Zika Virus and Fertility
zika virus and fertility
Recently, the Centers for Disease Control and Prevention published interim guidance for healthcare providers caring for women of reproductive age with possible Zika virus exposure. The Zika virus has garnished a great deal of attention due to the risk of poor pregnancy outcomes and birth defects including pregnancy loss (miscarriage), microcephaly, and brain and eye abnormalities. Most concerning about the Zika virus is the limited data known about the transmission and risk of birth defects with exposure. These updated guidelines include recommendations on counseling women (and men) with possible Zika virus exposure who are interested in conceiving.
Zika Virus disease: Zika virus disease is defined as having at least one of the following signs or symptoms: acute onset of fever, rash, arthralgia, conjunctivitis, and laboratory confirmation of the Zika virus. In the event a person has symptoms after possible exposure, but did not have testing, the recommendations for persons with Zika virus disease should be followed; in other words, assume that they would test positive.
Possible exposure to Zika virus: Possible exposure to Zika virus is defined as traveling to, or residence in, an active area of Zika virus transmission, or unprotected intercourse with a man who has traveled or resided in these areas of active transmission. (http://www.cdc.gov/zika/geo/active-countries.html)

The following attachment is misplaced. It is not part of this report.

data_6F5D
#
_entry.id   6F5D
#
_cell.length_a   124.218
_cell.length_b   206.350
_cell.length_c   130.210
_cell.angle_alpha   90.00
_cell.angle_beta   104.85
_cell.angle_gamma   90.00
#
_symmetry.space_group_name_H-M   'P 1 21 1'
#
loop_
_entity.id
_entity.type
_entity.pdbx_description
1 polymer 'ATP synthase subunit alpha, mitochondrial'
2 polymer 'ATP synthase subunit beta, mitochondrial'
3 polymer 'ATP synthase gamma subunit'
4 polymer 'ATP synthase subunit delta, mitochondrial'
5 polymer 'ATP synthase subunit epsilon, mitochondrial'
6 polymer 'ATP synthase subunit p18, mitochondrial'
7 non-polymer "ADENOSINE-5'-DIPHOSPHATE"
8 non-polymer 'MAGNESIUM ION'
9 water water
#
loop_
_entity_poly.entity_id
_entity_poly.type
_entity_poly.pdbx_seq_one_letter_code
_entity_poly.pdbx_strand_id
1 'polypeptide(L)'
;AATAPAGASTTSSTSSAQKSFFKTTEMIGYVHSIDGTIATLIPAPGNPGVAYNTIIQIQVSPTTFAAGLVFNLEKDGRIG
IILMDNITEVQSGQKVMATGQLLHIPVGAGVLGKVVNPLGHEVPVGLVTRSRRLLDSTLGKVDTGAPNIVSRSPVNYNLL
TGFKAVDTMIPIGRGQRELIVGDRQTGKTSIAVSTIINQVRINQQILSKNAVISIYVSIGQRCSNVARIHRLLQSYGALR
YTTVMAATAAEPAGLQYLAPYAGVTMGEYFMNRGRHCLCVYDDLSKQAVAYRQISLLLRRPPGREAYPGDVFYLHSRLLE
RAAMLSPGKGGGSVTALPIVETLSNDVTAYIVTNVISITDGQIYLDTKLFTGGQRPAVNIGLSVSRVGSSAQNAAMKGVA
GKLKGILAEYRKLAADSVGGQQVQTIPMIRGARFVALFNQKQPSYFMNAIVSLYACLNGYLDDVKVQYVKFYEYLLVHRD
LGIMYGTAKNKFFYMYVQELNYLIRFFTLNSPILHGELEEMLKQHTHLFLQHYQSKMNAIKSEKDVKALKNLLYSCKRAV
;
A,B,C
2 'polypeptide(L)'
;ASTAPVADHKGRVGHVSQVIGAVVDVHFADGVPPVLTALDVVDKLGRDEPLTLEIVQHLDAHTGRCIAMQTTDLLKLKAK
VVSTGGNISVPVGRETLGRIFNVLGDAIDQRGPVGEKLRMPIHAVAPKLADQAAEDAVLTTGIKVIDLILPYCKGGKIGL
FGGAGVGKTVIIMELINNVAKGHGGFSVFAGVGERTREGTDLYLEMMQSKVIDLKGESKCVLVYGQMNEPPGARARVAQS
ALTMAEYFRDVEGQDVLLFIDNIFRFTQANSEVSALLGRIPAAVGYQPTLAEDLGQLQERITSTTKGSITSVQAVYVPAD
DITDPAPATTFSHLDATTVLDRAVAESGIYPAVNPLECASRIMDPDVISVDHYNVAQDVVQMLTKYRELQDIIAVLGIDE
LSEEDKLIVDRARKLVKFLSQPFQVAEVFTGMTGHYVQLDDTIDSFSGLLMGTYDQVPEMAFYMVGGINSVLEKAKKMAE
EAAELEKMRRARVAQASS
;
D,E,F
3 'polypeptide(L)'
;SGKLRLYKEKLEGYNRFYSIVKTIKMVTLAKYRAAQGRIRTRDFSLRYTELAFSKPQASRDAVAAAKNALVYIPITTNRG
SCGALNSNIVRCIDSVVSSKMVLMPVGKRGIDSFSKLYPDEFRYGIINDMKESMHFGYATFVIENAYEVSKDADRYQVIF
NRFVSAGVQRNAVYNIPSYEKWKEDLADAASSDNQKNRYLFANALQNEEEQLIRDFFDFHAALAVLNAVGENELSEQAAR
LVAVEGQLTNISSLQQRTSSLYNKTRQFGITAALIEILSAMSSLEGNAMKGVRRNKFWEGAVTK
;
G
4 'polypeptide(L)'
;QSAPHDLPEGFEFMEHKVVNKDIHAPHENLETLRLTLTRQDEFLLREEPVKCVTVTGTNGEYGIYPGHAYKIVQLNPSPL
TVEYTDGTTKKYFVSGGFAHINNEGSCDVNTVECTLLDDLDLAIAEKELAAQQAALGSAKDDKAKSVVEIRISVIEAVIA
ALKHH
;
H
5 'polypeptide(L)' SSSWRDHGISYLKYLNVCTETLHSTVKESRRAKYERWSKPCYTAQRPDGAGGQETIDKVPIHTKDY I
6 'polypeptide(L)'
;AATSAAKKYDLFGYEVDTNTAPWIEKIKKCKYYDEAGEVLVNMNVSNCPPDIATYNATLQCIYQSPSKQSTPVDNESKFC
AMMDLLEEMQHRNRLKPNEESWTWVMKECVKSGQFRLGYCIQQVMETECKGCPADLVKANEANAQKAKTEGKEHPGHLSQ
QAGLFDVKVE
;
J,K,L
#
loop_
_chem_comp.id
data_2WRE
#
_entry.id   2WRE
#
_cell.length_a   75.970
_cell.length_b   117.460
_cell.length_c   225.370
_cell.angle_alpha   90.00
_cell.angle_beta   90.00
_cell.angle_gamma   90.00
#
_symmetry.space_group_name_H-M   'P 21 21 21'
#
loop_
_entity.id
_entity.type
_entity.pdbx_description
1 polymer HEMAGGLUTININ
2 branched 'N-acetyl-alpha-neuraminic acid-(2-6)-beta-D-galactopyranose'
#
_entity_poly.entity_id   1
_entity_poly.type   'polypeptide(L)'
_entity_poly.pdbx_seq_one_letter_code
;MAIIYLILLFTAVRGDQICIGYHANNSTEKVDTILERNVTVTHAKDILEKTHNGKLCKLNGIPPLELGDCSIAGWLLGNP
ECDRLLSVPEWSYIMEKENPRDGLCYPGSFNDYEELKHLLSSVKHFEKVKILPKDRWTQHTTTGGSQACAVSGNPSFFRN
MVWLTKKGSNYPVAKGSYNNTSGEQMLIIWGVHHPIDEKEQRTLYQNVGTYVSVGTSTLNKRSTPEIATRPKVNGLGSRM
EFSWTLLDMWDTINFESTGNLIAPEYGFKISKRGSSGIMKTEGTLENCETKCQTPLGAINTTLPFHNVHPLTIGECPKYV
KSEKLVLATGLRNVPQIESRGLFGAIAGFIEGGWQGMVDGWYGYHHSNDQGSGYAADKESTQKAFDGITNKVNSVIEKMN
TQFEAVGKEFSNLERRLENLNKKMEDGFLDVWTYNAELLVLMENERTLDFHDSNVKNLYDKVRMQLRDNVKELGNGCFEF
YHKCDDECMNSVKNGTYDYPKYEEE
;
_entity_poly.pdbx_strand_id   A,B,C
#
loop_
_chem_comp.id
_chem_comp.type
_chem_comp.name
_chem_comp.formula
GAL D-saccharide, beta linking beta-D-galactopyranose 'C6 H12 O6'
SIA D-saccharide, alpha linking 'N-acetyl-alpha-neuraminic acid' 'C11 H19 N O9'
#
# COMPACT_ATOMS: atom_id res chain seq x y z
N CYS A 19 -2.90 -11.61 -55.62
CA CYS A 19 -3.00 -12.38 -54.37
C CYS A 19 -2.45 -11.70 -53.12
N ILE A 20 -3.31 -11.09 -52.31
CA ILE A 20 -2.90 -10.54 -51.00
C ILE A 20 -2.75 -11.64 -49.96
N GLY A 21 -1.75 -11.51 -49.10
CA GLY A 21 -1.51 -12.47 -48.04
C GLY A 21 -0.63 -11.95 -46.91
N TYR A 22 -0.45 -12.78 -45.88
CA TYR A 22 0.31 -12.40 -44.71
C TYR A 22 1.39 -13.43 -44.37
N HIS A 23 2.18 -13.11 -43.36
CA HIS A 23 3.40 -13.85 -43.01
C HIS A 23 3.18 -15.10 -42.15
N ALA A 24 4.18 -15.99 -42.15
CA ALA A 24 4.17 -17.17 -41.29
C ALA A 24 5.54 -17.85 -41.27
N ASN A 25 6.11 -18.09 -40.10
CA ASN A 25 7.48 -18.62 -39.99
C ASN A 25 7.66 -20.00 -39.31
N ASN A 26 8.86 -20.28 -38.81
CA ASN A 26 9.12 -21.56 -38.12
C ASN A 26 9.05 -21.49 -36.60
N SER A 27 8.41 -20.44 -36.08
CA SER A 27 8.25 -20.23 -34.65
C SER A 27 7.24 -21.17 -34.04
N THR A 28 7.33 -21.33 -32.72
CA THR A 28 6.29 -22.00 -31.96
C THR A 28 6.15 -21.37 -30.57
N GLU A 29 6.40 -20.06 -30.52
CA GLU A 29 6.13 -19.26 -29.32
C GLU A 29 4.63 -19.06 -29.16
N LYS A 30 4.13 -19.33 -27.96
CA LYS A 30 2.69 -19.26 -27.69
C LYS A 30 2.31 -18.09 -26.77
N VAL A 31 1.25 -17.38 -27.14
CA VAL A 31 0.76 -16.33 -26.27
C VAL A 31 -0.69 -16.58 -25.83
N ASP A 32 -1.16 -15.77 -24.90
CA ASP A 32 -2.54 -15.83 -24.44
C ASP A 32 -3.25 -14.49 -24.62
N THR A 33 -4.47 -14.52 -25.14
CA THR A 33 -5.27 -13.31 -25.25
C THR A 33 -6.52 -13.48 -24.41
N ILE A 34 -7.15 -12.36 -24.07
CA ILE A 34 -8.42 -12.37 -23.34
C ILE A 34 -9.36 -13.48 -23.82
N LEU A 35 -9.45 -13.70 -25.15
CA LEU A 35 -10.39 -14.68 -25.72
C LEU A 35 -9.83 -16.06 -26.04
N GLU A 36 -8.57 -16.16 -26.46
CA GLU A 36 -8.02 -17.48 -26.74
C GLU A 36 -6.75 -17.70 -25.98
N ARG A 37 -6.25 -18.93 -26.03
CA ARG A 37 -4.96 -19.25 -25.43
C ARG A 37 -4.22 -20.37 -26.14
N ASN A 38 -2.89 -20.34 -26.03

- Women (and men) with possible exposure to Zika virus (for example, travel to Mexico) but without clinical illness consistent with Zika virus should wait at least 8 weeks after exposure before attempting conception.
- Women who have had Zika virus disease should wait at least 8 weeks after symptom onset to attempt conception (and men with Zika virus should wait at least 6 months after symptom onset before attempting conception.)
- Currently, there is no testing recommended for patients who are asymptomatic, and who are not pregnant. So, if you travel to Mexico for example, the CDC recommends waiting 8 weeks before attempting conception.
- If you are pregnant, and live in the Dallas – Fort Worth metroplex (an area without known active Zika virus transmission), but have had possible Zika virus exposure such as travel to Mexico during the 8 weeks before conception (or 6 weeks before the last menstrual period), you should undergo blood testing between 2 – 12 weeks after returning from travel.
- All pregnant women with possible exposure and signs of symptoms of acute disease should be tested.
- Testing for the Zika virus will be conducted by sending blood samples to the Dallas County Health Department (or Texas Department of State Health Services), and these samples may be sent to the Centers for Disease Control.
For more information please see:
Traveling to Florida? Get the most updated information from the CDC here.